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Geomys bursarius

Color:   Their fur is very fine, soft, and highly variable in color. Colors range from nearly black to pale brown to almost white. The great variability in size and color of pocket gophers is attributed to their low dispersal rate and thus limited gene flow, resulting in adaptation to local conditions.

Size: 5 to nearly 14 inches (13 to 36 cm) long (head and body). Adult males are larger than adult females.

In very sandy soil conditions the pocket gopher will tend to dig its tunnels to a depth where there is sufficient moisture in the soil to preserve the integrity of the burrow.

The pocket gopher can reside in a fairly rocky habitat; burrowing around rocks greater than 1 inch in diameter while pushing smaller rocks to the surface. In this particular environment, the area the pocket gopher inhabits will tend to not have more than 10% rocks in the top 8 inches of soil.

Pocket gophers usually breed in the spring and produce one litter of one to 10 young (typically three to four) after a gestation period of about 20 days. Usually, only one adult is found in each burrow system except during breeding and while raising young. Six to eight plains pocket gophers per acre are considered high densities whereas northern pocket gophers occasionally reach densities of 20 per acre. Young pocket gophers usually begin dispersing from the natal burrow in June when about one-third grown.

Pocket gophers are voracious herbivores; although they tend to prefer forbs and roots the pocket gopher will eat nearly any type of plant it comes across including grasses, shrubs, seedlings, and trees. Any animal matter consumed in its diet would most likely have been ingested by accident.

Pocket gophers are most likely to consume plants in one of the following ways:

  1. Pulling plants down into their tunnel from below.
  2. Root feeding on plants they come across while foraging for food or searching for a mate. The pocket gopher commonly will clip the roots off below the surface where the damage done is not apparent. Occasionally the pocket gopher will clip the base of a plant to just above the surface.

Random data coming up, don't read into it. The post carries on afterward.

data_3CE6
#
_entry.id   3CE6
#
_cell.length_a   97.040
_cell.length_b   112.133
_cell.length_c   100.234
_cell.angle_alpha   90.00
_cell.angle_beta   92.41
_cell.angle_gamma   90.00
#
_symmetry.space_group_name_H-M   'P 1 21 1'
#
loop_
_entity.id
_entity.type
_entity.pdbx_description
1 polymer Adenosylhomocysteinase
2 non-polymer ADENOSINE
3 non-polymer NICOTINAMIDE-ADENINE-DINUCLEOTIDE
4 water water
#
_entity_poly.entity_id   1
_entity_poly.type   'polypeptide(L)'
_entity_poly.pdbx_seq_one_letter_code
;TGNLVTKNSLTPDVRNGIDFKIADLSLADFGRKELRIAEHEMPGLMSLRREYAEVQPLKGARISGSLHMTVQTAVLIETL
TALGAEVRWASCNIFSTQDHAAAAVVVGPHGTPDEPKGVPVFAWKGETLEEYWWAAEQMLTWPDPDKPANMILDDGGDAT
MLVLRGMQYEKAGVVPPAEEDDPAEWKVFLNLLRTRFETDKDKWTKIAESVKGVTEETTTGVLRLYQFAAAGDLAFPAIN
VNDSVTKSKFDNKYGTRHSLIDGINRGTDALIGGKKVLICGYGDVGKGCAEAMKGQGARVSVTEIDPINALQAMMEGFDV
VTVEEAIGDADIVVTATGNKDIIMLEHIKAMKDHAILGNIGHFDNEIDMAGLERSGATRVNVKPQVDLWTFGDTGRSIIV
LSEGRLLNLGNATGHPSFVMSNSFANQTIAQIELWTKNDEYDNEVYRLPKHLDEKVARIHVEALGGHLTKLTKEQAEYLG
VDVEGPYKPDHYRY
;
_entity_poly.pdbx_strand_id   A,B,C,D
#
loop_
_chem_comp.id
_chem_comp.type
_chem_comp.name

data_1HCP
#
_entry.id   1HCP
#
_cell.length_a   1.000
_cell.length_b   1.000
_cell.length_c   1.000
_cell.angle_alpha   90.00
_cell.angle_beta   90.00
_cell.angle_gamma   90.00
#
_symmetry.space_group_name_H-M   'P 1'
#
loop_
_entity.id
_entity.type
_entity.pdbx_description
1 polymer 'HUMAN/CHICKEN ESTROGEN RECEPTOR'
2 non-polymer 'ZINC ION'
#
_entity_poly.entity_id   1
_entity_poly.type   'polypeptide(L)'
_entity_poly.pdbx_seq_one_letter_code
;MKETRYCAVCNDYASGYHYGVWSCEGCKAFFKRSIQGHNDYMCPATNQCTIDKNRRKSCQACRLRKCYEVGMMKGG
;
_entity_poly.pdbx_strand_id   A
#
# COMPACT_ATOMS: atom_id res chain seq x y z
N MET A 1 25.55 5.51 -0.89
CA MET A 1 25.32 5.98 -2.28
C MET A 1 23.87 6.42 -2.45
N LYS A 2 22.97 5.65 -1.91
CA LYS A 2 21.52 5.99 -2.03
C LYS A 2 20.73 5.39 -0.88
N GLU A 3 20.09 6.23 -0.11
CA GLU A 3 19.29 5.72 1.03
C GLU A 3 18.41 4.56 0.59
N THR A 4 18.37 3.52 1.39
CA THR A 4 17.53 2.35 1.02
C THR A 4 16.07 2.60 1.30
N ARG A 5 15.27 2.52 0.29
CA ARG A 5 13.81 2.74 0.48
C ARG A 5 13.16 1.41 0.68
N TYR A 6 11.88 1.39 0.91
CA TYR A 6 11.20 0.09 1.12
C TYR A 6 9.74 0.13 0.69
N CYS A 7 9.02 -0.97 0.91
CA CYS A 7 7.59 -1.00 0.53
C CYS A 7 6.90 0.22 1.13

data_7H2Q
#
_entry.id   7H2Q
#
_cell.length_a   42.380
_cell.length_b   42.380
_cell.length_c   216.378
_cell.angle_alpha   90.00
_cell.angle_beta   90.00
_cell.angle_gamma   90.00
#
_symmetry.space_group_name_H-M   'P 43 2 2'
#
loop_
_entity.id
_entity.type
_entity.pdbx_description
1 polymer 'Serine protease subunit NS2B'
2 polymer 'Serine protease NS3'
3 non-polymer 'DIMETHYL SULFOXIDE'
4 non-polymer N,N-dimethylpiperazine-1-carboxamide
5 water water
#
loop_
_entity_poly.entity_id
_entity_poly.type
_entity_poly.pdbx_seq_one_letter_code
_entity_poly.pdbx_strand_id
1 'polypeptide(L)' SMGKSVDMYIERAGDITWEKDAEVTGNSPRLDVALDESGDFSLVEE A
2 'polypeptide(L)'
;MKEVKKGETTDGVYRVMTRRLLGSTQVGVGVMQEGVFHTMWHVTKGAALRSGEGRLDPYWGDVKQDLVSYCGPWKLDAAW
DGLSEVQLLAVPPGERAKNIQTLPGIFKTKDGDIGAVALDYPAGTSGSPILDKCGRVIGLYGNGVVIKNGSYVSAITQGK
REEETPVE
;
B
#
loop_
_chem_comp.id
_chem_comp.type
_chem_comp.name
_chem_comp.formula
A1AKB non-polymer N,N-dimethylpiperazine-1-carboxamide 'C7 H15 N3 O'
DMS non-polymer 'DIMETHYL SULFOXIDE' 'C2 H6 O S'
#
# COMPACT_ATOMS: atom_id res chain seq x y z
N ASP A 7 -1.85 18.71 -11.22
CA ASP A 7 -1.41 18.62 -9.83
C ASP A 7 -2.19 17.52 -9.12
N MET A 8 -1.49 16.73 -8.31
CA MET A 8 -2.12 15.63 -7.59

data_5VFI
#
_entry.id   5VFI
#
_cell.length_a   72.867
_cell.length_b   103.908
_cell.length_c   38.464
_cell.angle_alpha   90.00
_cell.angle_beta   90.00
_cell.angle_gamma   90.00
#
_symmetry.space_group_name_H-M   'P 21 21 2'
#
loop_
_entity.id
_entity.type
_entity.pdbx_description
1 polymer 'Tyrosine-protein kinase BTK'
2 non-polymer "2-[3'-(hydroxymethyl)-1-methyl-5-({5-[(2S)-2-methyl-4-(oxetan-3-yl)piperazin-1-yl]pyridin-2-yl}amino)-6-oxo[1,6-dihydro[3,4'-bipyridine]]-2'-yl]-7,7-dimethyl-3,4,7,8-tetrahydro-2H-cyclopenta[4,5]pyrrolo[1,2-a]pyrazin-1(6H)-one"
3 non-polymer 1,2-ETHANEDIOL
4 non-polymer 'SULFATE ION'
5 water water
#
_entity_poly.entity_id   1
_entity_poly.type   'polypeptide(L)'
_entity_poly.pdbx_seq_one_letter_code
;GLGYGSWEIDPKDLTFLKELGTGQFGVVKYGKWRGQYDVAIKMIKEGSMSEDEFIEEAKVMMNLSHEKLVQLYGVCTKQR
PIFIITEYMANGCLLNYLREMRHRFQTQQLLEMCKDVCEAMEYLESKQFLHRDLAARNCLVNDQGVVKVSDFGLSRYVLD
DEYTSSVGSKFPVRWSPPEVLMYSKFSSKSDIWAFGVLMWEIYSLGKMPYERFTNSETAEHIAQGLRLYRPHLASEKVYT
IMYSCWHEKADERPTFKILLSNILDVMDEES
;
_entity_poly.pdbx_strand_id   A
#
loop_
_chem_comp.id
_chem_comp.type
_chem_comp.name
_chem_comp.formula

3. Occasionally the pocket gopher will venture up to a body length from its burrow opening to consume surface vegetation. This activity only seems to happen during the growing season.
  • Exclusion:

Pocket gophers can be excluded from valuable plots of ornamental trees and shrubs with a 1/4 to 1/2-inch mesh hardware cloth fence buried at least 18 inches. The bottom of the fence should be bent at a 90-degree angle so that a 6-inch apron of wire projects horizontally toward the gopher. Place the fence in shallow soil at least 2 feet from the nearest plants to avoid root injury. This method is of limited practicality because of expense and labor. Cylindrical plastic Vexar mesh tubes placed over the entire seedling, including bare root, can reduce damage to newly planted seedlings.

  • Weed Control:

Controlling broad-leaf forbs with 2, 4-D herbicide treatments can effectively control northern and Botta's pocket gophers because they prefer the underground storage structures of the forbs. This method is less effective for plains pocket gophers because they easily survive on grasses. In orchards and shelterbelts, forb control will likely limit gopher damage.

  • Flood Irrigation

 Use of this irrigation technique will create undesirable and uninhabitable living conditions for the pocket gopher.

  • Crop variety selection

 Selection and use of a plant type that has several large roots tends to increase the chance of survival in pocket gopher habitats rather than plants with 1 single root. The presence of plants with large root structures in areas inhabited by the pocket gopher appears to result in decreased pocket gopher ranging possibly due to the abundance of food.

  • Crop Rotation

Alternating the growth of crops such as wheat or other types of grains with crops the pocket gopher loves such as alfalfa can create a situation where there is not enough food to sustain the needs of the pocket gopher and cause it to move elsewhere.

  • Grain buffer strips

 Planting strips of grain approximately 50 feet in width between and around crops the pocket gopher may find desirable may isolate the attractive crop enough to discourage the hunt for it and cause pocket gophers to forage somewhere else.


Pests need food, water, and shelter. Often the problem may be solved just by removing these key items. Before even thinking about chemical pest control, it is important to be aware of Pest’s Conducive conditions & It’s Recommendations.

Pesticides can be purchased in many different forms, each form has specific uses and application methods The pesticide application method you choose depends on the nature and habits of the target pest, the properties of the pesticide, the suitability of the application equipment, and the cost and efficiency of alternative methods. Your choice is often predetermined by one or more of these factors. Follow label directions for volume recommendations and application rates based on the pest to be controlled and utilize appropriate application tips on equipment. , these application methods are for informational purposes only. To know specific applications method/s for the product you buy, please refer actual packages for complete Label Verbiage.

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